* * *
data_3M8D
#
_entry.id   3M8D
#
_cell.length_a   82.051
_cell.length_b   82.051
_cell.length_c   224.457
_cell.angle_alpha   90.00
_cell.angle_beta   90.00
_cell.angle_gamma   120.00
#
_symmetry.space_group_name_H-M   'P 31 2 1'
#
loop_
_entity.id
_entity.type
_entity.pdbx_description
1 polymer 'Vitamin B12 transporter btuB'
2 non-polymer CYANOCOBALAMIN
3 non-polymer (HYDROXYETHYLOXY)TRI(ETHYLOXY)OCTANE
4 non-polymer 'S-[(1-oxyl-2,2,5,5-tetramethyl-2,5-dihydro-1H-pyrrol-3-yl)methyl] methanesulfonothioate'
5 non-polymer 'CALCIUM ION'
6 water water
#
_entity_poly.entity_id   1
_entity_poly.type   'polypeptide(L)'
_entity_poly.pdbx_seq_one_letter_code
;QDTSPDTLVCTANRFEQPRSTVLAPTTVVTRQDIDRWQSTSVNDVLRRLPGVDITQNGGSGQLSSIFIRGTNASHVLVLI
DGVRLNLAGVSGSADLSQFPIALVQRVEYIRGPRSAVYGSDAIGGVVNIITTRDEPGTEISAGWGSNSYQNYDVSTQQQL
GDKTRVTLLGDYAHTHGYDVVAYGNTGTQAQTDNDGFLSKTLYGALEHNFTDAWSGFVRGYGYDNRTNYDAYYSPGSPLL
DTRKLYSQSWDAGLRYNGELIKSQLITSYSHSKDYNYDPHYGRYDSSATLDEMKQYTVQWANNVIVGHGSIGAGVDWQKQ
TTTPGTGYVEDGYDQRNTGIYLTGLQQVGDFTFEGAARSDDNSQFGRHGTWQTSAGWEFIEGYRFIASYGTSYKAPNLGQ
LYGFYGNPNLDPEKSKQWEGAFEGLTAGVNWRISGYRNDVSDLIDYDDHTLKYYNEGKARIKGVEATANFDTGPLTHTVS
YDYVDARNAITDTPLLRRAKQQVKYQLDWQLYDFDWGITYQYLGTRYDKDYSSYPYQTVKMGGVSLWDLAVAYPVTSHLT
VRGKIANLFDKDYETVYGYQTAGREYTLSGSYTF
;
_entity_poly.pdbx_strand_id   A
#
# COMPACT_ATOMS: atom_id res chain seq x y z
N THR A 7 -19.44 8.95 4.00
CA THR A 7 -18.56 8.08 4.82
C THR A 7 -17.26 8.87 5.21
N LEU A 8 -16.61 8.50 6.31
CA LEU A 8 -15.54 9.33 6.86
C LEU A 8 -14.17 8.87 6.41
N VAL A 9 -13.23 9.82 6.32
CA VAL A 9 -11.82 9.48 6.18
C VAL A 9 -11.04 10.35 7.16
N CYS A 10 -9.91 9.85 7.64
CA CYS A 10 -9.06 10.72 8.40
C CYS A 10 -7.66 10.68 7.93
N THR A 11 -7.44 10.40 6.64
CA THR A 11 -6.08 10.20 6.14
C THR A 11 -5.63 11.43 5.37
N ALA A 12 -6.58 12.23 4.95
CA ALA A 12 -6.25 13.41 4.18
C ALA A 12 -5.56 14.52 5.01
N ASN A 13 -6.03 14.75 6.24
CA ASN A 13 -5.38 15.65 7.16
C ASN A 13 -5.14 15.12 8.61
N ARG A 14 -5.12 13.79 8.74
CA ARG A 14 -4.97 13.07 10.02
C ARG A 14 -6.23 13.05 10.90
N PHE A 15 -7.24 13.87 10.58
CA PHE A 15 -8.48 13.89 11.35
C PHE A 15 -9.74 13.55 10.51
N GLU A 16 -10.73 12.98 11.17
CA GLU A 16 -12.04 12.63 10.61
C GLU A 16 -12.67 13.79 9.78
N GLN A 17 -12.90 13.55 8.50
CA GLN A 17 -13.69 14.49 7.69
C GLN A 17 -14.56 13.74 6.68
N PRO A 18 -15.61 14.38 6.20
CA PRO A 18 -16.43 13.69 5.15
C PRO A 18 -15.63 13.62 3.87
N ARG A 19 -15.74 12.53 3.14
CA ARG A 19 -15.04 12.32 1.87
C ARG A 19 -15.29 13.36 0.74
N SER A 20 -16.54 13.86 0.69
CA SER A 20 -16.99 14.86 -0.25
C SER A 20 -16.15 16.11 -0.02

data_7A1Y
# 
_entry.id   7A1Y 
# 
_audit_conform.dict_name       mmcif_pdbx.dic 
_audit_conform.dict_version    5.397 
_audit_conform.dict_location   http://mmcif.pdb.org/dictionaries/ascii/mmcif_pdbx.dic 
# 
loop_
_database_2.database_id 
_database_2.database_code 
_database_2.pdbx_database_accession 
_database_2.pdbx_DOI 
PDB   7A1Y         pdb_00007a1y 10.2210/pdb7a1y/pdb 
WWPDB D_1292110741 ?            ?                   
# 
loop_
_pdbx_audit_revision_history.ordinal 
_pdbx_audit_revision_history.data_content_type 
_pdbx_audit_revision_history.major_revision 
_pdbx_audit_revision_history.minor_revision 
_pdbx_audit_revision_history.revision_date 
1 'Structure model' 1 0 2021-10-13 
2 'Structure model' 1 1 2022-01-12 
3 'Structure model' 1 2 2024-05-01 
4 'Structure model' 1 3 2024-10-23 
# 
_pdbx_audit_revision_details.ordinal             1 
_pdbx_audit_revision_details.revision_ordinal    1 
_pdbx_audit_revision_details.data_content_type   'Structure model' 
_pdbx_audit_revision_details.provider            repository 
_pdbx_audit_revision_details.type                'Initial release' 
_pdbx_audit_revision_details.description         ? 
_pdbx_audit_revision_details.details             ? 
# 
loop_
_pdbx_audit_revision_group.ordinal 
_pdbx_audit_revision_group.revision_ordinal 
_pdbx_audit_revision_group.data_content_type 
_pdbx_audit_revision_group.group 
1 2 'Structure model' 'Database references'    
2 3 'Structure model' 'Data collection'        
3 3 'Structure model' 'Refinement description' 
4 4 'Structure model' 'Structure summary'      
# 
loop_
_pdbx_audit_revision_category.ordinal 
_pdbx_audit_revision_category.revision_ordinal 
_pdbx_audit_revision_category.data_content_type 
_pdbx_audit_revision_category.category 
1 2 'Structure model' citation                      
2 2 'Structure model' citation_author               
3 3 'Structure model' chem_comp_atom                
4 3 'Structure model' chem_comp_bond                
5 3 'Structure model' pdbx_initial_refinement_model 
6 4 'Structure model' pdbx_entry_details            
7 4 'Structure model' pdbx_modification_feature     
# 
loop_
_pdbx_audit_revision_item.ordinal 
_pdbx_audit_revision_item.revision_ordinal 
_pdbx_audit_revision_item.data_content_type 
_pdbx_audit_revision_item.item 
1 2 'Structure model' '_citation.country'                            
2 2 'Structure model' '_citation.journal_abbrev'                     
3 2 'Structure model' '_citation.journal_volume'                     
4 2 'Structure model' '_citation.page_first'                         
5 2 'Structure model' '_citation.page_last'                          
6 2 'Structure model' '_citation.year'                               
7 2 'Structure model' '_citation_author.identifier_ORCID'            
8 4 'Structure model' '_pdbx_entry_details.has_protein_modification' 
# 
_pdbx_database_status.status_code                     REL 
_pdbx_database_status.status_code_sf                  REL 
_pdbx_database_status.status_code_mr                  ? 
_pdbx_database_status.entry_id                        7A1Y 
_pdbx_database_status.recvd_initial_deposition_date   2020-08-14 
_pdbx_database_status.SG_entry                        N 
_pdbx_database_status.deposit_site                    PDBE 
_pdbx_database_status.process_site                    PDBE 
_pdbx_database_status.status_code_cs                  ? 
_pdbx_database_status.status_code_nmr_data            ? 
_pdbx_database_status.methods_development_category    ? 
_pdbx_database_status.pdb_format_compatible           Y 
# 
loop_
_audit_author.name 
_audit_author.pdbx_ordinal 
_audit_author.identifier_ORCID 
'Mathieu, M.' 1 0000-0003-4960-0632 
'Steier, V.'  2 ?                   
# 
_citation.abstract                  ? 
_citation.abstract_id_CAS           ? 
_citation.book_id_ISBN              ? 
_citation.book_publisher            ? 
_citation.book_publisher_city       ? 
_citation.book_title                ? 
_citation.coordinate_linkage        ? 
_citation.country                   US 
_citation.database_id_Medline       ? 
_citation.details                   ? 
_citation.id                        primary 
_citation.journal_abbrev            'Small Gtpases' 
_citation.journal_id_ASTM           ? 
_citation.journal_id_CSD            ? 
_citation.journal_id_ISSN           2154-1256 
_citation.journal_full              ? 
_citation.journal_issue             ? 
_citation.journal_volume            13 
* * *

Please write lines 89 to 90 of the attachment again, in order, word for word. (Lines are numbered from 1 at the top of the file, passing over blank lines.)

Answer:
# 
loop_